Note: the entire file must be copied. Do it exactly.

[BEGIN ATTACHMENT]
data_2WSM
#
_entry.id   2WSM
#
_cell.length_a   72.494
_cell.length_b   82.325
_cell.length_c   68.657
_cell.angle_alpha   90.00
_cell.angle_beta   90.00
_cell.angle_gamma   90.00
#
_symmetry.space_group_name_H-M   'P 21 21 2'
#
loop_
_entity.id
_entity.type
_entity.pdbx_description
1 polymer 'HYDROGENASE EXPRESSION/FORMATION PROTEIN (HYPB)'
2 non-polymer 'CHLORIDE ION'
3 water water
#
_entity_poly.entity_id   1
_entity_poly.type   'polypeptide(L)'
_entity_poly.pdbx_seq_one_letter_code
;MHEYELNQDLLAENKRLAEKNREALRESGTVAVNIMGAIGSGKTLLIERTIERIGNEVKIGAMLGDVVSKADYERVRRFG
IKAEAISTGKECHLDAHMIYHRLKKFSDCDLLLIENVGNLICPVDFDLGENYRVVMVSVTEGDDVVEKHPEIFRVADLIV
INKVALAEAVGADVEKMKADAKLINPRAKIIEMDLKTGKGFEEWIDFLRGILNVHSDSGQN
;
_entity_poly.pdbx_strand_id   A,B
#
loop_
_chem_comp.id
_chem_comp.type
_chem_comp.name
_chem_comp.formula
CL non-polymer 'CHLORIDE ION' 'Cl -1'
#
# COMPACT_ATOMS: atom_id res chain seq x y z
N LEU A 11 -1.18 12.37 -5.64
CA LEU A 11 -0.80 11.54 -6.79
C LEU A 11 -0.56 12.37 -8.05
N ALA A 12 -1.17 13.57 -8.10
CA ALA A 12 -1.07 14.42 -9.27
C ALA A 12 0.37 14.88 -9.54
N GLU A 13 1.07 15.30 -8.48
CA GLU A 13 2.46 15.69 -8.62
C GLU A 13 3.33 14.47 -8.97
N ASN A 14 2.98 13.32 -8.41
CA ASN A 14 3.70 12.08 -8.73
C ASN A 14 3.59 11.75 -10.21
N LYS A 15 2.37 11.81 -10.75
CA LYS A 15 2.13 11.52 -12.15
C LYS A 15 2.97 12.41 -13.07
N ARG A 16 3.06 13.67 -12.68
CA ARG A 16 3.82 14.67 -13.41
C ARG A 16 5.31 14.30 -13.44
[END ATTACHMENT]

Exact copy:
data_2WSM
#
_entry.id   2WSM
#
_cell.length_a   72.494
_cell.length_b   82.325
_cell.length_c   68.657
_cell.angle_alpha   90.00
_cell.angle_beta   90.00
_cell.angle_gamma   90.00
#
_symmetry.space_group_name_H-M   'P 21 21 2'
#
loop_
_entity.id
_entity.type
_entity.pdbx_description
1 polymer 'HYDROGENASE EXPRESSION/FORMATION PROTEIN (HYPB)'
2 non-polymer 'CHLORIDE ION'
3 water water
#
_entity_poly.entity_id   1
_entity_poly.type   'polypeptide(L)'
_entity_poly.pdbx_seq_one_letter_code
;MHEYELNQDLLAENKRLAEKNREALRESGTVAVNIMGAIGSGKTLLIERTIERIGNEVKIGAMLGDVVSKADYERVRRFG
IKAEAISTGKECHLDAHMIYHRLKKFSDCDLLLIENVGNLICPVDFDLGENYRVVMVSVTEGDDVVEKHPEIFRVADLIV
INKVALAEAVGADVEKMKADAKLINPRAKIIEMDLKTGKGFEEWIDFLRGILNVHSDSGQN
;
_entity_poly.pdbx_strand_id   A,B
#
loop_
_chem_comp.id
_chem_comp.type
_chem_comp.name
_chem_comp.formula
CL non-polymer 'CHLORIDE ION' 'Cl -1'
#
# COMPACT_ATOMS: atom_id res chain seq x y z
N LEU A 11 -1.18 12.37 -5.64
CA LEU A 11 -0.80 11.54 -6.79
C LEU A 11 -0.56 12.37 -8.05
N ALA A 12 -1.17 13.57 -8.10
CA ALA A 12 -1.07 14.42 -9.27
C ALA A 12 0.37 14.88 -9.54
N GLU A 13 1.07 15.30 -8.48
CA GLU A 13 2.46 15.69 -8.62
C GLU A 13 3.33 14.47 -8.97
N ASN A 14 2.98 13.32 -8.41
CA ASN A 14 3.70 12.08 -8.73
C ASN A 14 3.59 11.75 -10.21
N LYS A 15 2.37 11.81 -10.75
CA LYS A 15 2.13 11.52 -12.15
C LYS A 15 2.97 12.41 -13.07
N ARG A 16 3.06 13.67 -12.68
CA ARG A 16 3.82 14.67 -13.41
C ARG A 16 5.31 14.30 -13.44